Taking pictures of artifacts pertaining to your ancestor is important for several reasons. The first of which is that the things they collected, used, or enjoyed help tell a the story of who they were more than a death certificate. Second, as I experienced with a collection of my grandfather's things, is that the items will be dispersed upon the ancestor's death, rarely to be reunited again. If you're the family artifact preserver, perhaps your family just decides to unload all the family's artifacts upon you. Perhaps if you live on the farm that has been owned by your family since the 1850s, you might have an extensive collection of things. If you're like me, there are very few items about any one particular ancestor. So, as a genealogist it's important to learn how to take good pictures of the things you come across.
As a patient genealogist, I realize that I don't have at present time the funding for an expensive camera. I also don't have any time to take a professional photography course. However, there are many fabulous books at the library that have given me clues on how to use my mid-grade digital camera to take pictures of the things my family members treasured. In this series of posts, I'm going to walk you through the different photos that I've taken. I'll share with you the things I'm learning, mistakes and all.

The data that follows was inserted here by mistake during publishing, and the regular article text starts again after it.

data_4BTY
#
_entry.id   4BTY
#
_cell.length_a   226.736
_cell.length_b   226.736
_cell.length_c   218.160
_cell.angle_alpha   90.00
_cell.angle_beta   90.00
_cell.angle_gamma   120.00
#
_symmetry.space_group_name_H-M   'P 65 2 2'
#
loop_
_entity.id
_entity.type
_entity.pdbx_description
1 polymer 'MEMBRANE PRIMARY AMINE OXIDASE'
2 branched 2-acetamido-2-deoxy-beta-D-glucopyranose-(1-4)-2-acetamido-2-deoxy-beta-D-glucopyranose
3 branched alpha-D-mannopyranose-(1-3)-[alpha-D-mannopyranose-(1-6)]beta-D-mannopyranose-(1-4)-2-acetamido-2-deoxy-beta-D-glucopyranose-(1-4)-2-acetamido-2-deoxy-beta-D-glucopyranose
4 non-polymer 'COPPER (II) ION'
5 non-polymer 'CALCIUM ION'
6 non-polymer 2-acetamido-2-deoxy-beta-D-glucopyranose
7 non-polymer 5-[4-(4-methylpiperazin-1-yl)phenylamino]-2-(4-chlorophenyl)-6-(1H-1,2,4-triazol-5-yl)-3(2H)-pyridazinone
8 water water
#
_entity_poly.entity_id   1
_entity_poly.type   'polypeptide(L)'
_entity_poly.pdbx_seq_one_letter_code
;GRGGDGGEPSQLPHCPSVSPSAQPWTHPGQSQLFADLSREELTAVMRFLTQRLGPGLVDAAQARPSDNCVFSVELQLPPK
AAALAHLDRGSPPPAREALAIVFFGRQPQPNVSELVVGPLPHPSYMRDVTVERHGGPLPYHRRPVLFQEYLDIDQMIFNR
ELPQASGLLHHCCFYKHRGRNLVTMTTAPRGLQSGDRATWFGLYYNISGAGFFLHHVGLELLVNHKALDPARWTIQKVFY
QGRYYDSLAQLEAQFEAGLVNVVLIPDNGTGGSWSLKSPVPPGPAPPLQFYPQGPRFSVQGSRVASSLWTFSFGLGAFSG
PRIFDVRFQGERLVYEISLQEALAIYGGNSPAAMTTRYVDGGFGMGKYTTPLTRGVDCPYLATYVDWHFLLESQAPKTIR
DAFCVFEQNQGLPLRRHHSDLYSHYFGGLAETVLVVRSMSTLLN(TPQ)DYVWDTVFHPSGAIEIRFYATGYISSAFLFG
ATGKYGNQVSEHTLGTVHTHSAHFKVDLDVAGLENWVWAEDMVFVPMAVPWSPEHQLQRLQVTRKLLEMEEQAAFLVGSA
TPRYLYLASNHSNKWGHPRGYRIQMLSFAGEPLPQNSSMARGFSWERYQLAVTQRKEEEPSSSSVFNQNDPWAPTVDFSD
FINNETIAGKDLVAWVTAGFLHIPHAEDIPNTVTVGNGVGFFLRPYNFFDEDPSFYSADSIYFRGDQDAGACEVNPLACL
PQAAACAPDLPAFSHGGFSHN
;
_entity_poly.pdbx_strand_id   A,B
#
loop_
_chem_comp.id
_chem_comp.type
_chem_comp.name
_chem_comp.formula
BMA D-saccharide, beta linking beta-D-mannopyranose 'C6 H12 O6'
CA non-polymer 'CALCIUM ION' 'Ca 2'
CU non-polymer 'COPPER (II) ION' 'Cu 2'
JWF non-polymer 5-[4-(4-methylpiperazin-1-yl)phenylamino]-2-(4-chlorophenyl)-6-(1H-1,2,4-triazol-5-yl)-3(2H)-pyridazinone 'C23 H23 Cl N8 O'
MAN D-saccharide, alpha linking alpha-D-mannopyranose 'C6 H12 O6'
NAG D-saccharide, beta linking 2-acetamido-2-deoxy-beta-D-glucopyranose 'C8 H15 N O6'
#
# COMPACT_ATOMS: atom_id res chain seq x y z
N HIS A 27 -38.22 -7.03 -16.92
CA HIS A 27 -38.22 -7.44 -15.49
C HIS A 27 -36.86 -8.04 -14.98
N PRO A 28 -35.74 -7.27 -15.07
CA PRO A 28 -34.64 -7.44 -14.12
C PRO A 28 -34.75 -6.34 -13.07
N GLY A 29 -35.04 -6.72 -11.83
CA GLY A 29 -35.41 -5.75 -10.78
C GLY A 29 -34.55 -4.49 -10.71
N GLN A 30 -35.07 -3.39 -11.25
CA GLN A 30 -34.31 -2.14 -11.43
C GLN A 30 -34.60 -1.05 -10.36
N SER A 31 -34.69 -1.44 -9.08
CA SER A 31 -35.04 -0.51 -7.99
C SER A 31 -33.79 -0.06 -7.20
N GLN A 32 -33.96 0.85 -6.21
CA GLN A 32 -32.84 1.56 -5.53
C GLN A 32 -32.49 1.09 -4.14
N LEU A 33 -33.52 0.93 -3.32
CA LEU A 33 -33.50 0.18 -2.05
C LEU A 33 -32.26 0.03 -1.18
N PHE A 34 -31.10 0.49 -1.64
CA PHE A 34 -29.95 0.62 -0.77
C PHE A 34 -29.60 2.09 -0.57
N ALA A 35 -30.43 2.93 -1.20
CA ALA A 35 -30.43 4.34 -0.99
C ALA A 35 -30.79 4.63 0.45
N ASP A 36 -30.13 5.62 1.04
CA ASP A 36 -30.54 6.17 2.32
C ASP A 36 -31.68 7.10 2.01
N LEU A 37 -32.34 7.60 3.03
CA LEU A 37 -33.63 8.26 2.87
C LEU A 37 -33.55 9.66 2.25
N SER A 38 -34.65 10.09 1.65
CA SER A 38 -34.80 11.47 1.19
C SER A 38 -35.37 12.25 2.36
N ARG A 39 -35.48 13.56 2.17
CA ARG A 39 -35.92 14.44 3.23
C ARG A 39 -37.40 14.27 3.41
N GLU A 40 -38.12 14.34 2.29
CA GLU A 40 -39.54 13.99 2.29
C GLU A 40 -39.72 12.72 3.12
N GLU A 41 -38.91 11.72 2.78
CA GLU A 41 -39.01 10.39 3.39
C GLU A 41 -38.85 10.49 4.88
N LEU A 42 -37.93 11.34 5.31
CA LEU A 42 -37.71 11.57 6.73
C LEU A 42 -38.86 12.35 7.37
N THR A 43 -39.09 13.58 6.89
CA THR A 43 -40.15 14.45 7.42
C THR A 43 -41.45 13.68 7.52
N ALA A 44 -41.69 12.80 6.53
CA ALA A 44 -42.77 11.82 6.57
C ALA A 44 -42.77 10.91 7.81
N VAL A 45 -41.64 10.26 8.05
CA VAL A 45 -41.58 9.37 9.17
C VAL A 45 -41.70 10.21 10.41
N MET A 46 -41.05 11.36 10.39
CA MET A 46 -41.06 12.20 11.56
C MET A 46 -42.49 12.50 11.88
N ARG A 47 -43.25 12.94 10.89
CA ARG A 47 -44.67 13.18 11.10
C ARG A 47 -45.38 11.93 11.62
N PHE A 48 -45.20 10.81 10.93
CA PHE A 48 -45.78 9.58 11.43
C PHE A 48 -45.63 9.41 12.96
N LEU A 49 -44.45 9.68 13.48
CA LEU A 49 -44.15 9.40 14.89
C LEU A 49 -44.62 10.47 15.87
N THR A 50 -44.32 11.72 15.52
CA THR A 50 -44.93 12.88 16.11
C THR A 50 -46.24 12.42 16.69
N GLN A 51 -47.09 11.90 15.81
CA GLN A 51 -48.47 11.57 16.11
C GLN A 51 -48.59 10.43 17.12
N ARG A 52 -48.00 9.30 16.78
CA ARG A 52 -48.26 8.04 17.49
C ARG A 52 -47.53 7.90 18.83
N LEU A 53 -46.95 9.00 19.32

In reading many photography books, written by professional photographers I often don't learn much. Their pictures are perfect and few will take the time to take bad pictures so that you can learn how to take better pictures. This series is vastly different because I, again, am not a professional. I believe you can improve any skill by learning from your own mistakes. And, if someone is bold enough to show you how their mistakes on their way to better photography, all the better for you.
So, invite all to enjoy this series. If you're already an excellent photographer, please feel free to share your own knowledge with each post. Perhaps you can help me, and anyone who finds this blog, leap forward in our photography skills by seeing my mistakes and perhaps my successes. If you don't currently have good superior photography skills to document your family history and it's related artifacts, come along for the journey. Let's learn together.